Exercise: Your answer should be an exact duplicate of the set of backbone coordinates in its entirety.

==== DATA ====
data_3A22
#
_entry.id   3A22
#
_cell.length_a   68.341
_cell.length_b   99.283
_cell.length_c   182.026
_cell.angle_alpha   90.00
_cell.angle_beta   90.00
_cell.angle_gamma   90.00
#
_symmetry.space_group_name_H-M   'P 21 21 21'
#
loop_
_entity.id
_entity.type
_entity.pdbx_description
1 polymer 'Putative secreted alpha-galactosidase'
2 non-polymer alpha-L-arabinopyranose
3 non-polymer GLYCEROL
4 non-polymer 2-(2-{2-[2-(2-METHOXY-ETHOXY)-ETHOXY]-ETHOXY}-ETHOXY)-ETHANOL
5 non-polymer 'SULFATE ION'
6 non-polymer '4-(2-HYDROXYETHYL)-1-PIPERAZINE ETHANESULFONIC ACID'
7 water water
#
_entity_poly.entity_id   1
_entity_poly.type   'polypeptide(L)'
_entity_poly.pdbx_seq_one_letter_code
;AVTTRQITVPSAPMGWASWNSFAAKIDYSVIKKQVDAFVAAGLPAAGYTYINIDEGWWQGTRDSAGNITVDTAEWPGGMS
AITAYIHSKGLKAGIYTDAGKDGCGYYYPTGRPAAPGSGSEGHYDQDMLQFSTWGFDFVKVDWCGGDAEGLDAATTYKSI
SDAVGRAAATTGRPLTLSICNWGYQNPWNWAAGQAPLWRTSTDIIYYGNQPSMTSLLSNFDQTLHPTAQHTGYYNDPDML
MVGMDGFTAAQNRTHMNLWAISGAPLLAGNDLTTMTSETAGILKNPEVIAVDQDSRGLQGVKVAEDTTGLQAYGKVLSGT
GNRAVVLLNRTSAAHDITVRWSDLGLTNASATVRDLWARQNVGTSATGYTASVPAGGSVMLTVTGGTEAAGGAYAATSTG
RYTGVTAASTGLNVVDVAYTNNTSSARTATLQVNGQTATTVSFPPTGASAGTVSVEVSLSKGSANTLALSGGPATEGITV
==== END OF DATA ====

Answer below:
data_3A22
#
_entry.id   3A22
#
_cell.length_a   68.341
_cell.length_b   99.283
_cell.length_c   182.026
_cell.angle_alpha   90.00
_cell.angle_beta   90.00
_cell.angle_gamma   90.00
#
_symmetry.space_group_name_H-M   'P 21 21 21'
#
loop_
_entity.id
_entity.type
_entity.pdbx_description
1 polymer 'Putative secreted alpha-galactosidase'
2 non-polymer alpha-L-arabinopyranose
3 non-polymer GLYCEROL
4 non-polymer 2-(2-{2-[2-(2-METHOXY-ETHOXY)-ETHOXY]-ETHOXY}-ETHOXY)-ETHANOL
5 non-polymer 'SULFATE ION'
6 non-polymer '4-(2-HYDROXYETHYL)-1-PIPERAZINE ETHANESULFONIC ACID'
7 water water
#
_entity_poly.entity_id   1
_entity_poly.type   'polypeptide(L)'
_entity_poly.pdbx_seq_one_letter_code
;AVTTRQITVPSAPMGWASWNSFAAKIDYSVIKKQVDAFVAAGLPAAGYTYINIDEGWWQGTRDSAGNITVDTAEWPGGMS
AITAYIHSKGLKAGIYTDAGKDGCGYYYPTGRPAAPGSGSEGHYDQDMLQFSTWGFDFVKVDWCGGDAEGLDAATTYKSI
SDAVGRAAATTGRPLTLSICNWGYQNPWNWAAGQAPLWRTSTDIIYYGNQPSMTSLLSNFDQTLHPTAQHTGYYNDPDML
MVGMDGFTAAQNRTHMNLWAISGAPLLAGNDLTTMTSETAGILKNPEVIAVDQDSRGLQGVKVAEDTTGLQAYGKVLSGT
GNRAVVLLNRTSAAHDITVRWSDLGLTNASATVRDLWARQNVGTSATGYTASVPAGGSVMLTVTGGTEAAGGAYAATSTG
RYTGVTAASTGLNVVDVAYTNNTSSARTATLQVNGQTATTVSFPPTGASAGTVSVEVSLSKGSANTLALSGGPATEGITV